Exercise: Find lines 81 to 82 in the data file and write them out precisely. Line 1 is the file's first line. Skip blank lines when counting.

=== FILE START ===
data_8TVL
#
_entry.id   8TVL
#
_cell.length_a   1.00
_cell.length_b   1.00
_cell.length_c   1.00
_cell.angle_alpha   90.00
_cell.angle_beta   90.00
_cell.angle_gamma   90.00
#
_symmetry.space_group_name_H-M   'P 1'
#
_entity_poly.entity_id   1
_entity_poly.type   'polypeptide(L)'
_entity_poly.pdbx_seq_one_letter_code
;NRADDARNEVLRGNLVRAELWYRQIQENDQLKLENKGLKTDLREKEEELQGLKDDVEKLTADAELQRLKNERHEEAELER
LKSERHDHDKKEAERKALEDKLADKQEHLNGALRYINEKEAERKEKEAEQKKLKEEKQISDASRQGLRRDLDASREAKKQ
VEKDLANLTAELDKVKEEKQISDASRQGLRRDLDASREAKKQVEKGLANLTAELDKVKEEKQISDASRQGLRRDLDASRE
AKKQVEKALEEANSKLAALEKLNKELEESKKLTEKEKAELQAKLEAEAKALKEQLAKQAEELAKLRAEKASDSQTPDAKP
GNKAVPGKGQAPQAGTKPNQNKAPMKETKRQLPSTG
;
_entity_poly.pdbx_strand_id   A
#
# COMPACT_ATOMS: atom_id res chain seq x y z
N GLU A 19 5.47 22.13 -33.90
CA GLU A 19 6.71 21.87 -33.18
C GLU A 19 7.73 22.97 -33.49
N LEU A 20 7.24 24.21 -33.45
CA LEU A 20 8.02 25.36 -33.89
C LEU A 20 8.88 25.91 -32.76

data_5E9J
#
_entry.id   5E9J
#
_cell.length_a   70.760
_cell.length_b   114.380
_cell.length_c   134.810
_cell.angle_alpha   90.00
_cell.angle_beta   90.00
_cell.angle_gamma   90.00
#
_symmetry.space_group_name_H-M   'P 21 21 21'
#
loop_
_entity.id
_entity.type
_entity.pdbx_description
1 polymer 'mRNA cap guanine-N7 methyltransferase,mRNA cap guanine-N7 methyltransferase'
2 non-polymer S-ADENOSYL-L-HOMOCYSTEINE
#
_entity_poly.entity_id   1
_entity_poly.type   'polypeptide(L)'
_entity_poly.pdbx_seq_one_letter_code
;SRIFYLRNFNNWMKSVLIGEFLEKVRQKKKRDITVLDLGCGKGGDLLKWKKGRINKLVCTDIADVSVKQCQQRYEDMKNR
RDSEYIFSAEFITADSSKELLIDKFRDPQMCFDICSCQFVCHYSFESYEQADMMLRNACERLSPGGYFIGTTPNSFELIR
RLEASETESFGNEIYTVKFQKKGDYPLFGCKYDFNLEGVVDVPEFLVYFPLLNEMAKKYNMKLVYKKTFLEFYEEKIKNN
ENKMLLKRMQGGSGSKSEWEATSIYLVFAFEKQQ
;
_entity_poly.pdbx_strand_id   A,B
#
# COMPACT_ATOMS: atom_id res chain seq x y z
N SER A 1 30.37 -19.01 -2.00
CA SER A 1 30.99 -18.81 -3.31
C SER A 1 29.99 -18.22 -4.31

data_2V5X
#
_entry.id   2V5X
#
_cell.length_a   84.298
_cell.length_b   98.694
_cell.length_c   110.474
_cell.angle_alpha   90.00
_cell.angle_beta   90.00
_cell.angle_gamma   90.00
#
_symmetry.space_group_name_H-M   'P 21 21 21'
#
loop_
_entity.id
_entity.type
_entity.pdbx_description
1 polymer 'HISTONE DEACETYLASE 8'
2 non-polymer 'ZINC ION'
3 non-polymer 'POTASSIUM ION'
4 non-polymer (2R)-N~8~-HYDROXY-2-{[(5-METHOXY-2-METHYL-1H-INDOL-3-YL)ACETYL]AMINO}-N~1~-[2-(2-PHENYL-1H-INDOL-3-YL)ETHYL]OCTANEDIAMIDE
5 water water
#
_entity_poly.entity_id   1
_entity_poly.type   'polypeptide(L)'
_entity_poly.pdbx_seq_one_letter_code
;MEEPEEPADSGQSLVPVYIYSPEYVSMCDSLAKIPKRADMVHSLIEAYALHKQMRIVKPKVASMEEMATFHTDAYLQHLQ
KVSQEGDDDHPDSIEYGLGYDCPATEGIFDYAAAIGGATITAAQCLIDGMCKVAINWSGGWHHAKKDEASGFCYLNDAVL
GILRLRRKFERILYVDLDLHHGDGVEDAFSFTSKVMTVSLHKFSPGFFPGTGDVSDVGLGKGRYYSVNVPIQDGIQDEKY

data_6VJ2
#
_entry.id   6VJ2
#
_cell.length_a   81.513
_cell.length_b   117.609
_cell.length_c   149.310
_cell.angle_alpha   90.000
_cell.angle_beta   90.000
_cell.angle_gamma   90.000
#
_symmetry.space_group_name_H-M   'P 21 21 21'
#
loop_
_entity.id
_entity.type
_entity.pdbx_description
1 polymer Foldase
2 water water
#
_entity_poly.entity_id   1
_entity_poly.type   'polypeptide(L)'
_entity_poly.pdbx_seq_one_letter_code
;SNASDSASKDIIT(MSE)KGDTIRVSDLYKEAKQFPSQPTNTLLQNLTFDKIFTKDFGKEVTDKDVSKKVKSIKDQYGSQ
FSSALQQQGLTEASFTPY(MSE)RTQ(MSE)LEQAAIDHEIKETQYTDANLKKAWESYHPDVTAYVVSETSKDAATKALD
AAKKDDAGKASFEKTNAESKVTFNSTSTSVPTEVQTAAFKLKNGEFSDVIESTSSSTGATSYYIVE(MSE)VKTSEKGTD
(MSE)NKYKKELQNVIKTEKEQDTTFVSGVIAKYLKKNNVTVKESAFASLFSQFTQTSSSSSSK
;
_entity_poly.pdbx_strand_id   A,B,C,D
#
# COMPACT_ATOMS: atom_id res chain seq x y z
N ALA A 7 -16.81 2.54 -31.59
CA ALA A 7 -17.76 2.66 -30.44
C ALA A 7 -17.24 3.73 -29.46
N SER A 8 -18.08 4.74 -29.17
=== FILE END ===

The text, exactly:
_entity.type
_entity.pdbx_description